Those who know me, know that I have worked hard to limit the size of government, balance our state’s budget, and get our state’s economy growing again. They know that I had signs made up that read “Jobs are Job #1” and had them distributed to my colleagues in the Arizona Legislature. And they know that I have had to battle against liberal candidates and groups every two years as part of this struggle.
Joining me in the effort to restore fiscal sanity to our state’s budget and economy have been a variety of pro-taxpayer groups, including the Arizona Free Enterprise Club. So more than a few of my supporters were surprised to see the AZFEC attacking me in newspapers and even in mailers sent to Republican voters in my district. Their complaint? That I was supporting a tax credit for the film industry for films that would be shot here in Arizona. Some people did not understand why they were attacking me weeks after the bill died, instead of during the debate over the bill itself. Others were upset that they were using pictures of wild-eyed liberals like Barbra Streisand and Michael Moore next to my picture in an attempt to get Republicans riled up. Almost no one was actually upset about the idea of Arizona trying to get back business that had been taken from us by states like New Mexico after our old tax credit program expired.
Still, it is better to have too much information in the public arena than too little, so I thought a defense of the tax credit would be a good idea, since this outside group wanted to have the debate.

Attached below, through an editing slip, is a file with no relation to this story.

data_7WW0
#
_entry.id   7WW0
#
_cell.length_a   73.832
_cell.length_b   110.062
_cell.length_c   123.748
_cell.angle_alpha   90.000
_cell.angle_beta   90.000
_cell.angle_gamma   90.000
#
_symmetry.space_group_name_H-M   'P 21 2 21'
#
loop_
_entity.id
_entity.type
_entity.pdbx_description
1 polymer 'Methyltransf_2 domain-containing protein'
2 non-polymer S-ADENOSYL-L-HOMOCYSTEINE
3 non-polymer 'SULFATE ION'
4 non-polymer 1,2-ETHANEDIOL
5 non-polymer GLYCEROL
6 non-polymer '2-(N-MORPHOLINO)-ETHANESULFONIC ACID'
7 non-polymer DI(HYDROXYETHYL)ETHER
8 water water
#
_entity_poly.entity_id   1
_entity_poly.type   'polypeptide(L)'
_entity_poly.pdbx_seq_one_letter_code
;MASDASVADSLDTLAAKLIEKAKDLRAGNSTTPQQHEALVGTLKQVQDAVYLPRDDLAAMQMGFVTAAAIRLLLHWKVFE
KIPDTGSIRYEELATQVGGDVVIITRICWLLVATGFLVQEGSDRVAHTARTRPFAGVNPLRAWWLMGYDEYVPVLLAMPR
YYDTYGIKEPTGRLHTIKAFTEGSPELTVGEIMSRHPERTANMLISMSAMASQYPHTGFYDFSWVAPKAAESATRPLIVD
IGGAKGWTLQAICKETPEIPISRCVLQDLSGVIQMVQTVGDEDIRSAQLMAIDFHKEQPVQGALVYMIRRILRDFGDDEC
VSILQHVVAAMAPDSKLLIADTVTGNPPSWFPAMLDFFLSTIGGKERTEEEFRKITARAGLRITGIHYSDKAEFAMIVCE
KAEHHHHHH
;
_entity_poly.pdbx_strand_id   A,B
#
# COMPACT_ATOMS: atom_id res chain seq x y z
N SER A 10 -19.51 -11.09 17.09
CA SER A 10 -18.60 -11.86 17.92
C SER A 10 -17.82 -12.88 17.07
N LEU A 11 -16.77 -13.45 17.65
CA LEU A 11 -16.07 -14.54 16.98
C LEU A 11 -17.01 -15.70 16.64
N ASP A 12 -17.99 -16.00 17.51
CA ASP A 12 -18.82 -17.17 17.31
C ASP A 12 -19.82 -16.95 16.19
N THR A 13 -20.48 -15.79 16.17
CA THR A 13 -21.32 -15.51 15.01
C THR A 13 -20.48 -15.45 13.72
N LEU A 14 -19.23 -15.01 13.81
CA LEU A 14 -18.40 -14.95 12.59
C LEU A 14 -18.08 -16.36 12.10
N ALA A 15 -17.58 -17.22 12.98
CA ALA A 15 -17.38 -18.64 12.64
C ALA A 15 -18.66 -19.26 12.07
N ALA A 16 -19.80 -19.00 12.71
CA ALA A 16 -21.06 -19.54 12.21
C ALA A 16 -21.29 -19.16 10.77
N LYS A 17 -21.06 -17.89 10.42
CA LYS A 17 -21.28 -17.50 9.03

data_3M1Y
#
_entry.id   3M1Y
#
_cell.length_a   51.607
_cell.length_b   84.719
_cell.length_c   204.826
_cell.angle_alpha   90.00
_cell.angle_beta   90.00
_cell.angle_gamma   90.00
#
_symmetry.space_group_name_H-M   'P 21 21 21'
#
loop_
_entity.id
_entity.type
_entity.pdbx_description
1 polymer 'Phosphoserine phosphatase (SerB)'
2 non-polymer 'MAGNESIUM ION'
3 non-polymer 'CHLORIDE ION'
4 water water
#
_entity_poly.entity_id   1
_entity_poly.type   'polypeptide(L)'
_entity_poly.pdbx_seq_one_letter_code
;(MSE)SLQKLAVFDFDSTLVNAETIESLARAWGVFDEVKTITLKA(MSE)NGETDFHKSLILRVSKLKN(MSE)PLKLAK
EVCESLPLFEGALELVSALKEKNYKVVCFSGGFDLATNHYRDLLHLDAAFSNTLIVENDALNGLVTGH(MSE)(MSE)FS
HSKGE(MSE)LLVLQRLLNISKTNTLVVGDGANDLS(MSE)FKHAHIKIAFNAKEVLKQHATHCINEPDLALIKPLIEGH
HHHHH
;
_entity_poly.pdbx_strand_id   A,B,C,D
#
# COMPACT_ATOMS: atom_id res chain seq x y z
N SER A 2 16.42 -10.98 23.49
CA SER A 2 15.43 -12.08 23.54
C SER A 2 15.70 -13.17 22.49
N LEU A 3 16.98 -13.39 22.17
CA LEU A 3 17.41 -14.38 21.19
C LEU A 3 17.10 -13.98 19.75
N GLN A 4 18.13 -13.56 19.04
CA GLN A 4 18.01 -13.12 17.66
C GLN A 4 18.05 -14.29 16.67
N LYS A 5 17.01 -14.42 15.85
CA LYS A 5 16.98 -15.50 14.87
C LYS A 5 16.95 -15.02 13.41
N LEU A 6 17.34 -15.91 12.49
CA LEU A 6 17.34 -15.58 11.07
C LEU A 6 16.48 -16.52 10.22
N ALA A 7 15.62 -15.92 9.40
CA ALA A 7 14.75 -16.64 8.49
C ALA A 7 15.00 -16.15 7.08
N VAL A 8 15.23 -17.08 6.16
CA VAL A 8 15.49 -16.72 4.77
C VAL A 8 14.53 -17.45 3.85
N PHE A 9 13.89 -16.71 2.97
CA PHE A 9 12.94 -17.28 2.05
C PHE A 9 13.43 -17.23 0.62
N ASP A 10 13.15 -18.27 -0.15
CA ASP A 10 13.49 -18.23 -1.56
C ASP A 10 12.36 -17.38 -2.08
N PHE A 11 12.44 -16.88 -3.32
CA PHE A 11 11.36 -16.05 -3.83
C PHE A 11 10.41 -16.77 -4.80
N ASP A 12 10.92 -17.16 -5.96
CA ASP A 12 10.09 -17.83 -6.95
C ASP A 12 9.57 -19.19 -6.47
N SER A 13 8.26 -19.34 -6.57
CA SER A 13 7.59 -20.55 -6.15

First, the good people at AZFEC and I agree about 99 percent of the time. If you and I agree 99 percent of the time, I’m going to consider you a very good friend and ally. And I actually still consider AZFEC to be good friends and allies. I understand that they are trying to punish me for introducing the bill so that they can send a message to other legislators around the state. That’s why the attacks came after the bill had already died in the Legislature. Still, if you want to make a difference in politics, you need to be prepared to have people say bad things about you, and you have to know what you believe, so that you aren’t manipulated by every attack launched your way.
My focus remains on creating good paying jobs, and according to studies performed on this bill, it would have created nearly 5,000 full-time jobs, more than half of which would be direct employment within the Arizona film industry itself. When you consider that the average annual wage within the Arizona film industry is nearly $53,000 (compared to the statewide average of $39,000 across all occupations) you realize that these would be great jobs to have. There is, after all, a reason that states like New Mexico are going out of their way to take them from us.
Better still, for Arizona taxpayers, a study by ESI Corp. determined that for every $1 the State of Arizona spent on these tax credits, the State of Arizona would recover $1.08 in revenue for the State’s General Fund. So the net effect of these tax incentives would be to create jobs, spur growth, and actually increase revenue.
That isn’t a surprise to conservatives. When you cut taxes or offer tax incentives, you spur economic growth and the net effect has historically been an increase in tax revenues. The good people at AZFEC object because they don’t want any specific industry to benefit, worrying that we are “picking winners and losers.” I share this concern, especially as it applies to scandals like Solyndra and the like. But we aren’t singling out specific companies for sweetheart deals or anything like that. We are competing with other states to bring high-paying jobs to Arizona and in the process, strengthening our economy and increasing our tax revenues.
I’ll be the first to oppose wasteful spending or sweetheart deals, but when I say “Jobs are Job #1” I mean it. And I’ll keep that campaign promise every time.
(Editor’s Note: Al Melvin is a state senator for District 11.)